Definition of stupor in English:



  • [in singular] A state of near-unconsciousness or insensibility.

    ‘a drunken stupor’
    • ‘Shaken, he pulled his car off the road and sat in a stupor for some time before turning back.’
    • ‘Police found him at the flat, almost naked and in a drunken stupor.’
    • ‘The word Narcissus comes from the ancient Greek word narke which means a stupor.’
    • ‘I had been in a daze, but now my anger was fired up, so strong and hot that it forced me out of the stupor.’
    • ‘Last year, a good portion of the responsible people of Dublin chose to drink themselves into a stupor.’
    • ‘He builds a cabin in the woods to be alone and drink himself into a stupor.’
    • ‘Scooping his own jacket up, Shanza gave it a distracted shake and tossed it over his shoulders in a dazed stupor.’
    • ‘Nowadays walking down the street, you can still see the occasional drunk lying in a stupor on the sidewalk.’
    • ‘I did end up drinking myself into a stupor - but it was in the middle of the room, and while talking to other people.’
    • ‘The drinker will be heading towards an alcoholic stupor, possibly experiencing jerking eye movements.’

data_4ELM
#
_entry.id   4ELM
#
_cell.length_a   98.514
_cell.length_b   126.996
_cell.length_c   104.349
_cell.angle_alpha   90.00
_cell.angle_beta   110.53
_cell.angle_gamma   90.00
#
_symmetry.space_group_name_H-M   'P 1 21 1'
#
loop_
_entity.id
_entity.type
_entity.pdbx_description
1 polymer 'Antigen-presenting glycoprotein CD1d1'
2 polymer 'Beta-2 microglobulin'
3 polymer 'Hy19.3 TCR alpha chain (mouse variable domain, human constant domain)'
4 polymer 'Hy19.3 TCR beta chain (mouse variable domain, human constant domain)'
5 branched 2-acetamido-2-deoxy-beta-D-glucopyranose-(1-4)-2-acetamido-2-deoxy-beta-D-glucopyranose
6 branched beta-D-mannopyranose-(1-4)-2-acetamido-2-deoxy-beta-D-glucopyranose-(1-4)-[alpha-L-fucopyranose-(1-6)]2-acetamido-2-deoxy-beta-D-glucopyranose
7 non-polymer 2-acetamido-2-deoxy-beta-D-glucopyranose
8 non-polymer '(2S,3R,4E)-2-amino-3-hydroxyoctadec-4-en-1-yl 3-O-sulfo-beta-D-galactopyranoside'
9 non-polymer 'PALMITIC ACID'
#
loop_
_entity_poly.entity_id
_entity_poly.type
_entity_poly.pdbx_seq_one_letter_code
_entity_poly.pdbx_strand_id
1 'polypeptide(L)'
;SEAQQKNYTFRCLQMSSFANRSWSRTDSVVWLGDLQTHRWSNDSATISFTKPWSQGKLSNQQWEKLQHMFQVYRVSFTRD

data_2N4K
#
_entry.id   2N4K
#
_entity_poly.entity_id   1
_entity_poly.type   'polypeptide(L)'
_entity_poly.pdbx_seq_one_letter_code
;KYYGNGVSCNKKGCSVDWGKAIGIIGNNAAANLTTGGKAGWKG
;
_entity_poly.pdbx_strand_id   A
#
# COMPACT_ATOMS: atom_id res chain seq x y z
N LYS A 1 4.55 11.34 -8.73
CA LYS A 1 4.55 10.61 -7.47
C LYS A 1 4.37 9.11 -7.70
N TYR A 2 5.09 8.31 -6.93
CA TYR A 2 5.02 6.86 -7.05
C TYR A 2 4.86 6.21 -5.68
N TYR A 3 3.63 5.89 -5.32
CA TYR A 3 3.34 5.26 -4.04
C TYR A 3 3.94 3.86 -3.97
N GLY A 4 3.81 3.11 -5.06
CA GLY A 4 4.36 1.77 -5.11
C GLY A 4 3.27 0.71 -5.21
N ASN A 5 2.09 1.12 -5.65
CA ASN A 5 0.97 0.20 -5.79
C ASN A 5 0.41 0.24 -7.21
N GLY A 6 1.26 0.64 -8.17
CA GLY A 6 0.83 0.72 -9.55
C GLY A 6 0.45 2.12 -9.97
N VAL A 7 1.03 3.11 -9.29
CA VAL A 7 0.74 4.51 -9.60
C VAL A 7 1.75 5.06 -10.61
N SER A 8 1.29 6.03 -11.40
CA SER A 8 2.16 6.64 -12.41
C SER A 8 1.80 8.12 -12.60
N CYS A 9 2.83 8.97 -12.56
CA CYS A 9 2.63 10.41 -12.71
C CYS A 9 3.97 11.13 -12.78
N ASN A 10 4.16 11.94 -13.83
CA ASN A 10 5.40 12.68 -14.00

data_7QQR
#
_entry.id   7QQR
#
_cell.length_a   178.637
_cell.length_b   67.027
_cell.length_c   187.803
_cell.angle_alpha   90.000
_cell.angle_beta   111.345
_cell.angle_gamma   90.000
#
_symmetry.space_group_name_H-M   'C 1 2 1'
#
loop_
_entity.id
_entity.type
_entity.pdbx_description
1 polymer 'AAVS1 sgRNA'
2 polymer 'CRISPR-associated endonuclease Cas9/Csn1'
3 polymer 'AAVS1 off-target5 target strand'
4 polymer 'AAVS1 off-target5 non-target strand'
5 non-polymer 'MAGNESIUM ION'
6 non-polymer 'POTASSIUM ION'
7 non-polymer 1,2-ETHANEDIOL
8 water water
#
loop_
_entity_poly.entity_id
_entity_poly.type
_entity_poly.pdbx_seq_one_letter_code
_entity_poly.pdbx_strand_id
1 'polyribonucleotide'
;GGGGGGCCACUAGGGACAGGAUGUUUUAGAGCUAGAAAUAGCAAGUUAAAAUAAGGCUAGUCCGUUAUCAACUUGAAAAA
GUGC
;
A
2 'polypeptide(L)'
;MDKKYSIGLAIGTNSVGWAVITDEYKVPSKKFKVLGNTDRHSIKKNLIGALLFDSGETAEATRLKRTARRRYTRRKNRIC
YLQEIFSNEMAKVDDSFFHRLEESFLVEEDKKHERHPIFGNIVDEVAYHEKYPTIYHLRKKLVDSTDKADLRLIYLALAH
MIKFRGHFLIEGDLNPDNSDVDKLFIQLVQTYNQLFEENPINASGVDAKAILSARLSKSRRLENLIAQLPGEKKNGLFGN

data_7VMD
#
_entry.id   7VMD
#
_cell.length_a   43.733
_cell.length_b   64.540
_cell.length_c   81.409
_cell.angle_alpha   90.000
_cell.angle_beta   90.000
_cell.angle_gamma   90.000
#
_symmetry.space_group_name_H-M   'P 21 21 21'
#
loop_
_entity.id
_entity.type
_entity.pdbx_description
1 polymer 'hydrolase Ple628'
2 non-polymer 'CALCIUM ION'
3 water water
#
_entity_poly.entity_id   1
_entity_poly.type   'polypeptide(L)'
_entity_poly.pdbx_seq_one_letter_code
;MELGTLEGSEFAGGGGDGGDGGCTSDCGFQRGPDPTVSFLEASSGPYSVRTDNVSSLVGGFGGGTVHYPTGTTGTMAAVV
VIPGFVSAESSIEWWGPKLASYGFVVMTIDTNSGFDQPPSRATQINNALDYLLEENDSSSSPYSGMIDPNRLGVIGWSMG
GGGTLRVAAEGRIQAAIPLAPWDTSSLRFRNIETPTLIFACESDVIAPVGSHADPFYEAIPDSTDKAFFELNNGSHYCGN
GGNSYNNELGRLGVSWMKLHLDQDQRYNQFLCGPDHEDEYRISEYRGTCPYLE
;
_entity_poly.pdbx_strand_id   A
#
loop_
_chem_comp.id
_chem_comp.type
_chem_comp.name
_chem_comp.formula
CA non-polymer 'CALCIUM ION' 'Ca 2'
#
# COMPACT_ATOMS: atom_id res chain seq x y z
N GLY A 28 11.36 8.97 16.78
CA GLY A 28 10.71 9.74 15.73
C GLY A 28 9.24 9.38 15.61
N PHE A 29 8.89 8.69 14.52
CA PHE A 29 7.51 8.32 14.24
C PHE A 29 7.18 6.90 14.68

• ‘He would wear the sari and quickly tie up his long hair into a bun and appear on the stage in a drunken stupor.’
    • ‘The three boys discovered Mr Smith in a drunken stupor, sleeping on a barrel by the garage on Trowbridge Road.’
    • ‘Just as the crowd were being lulled into a stupor, the Scottish team pounced in the 23rd minute.’
    • ‘He finds John in a drunken stupor in bed with this girl, and drags him off.’
    • ‘Meanwhile, back on the stoep, both men are rooted to their chairs in what appears to be a catatonic stupor.’
    • ‘The stupor of a homogeneous youth, as propagated through our media, thus becomes outdated.’
    • ‘Broken only by my forced scream to break the stupor of my condition.’
    • ‘I tiptoed up behind him, planning to scare him and snap him out of the stupor he was currently in.’
    • ‘With sheer force of will, she held herself from sliding completely back into a stupor.’
    • ‘They had almost grown used to the odd stupor when the lift gave a sudden jolt and came to a stop.’
    daze, state of stupefaction, state of senselessness, state of unconsciousness
    inertia, torpor, insensibility, numbness, blankness, oblivion, coma, blackout
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Late Middle English: from Latin, from stupere be amazed or stunned.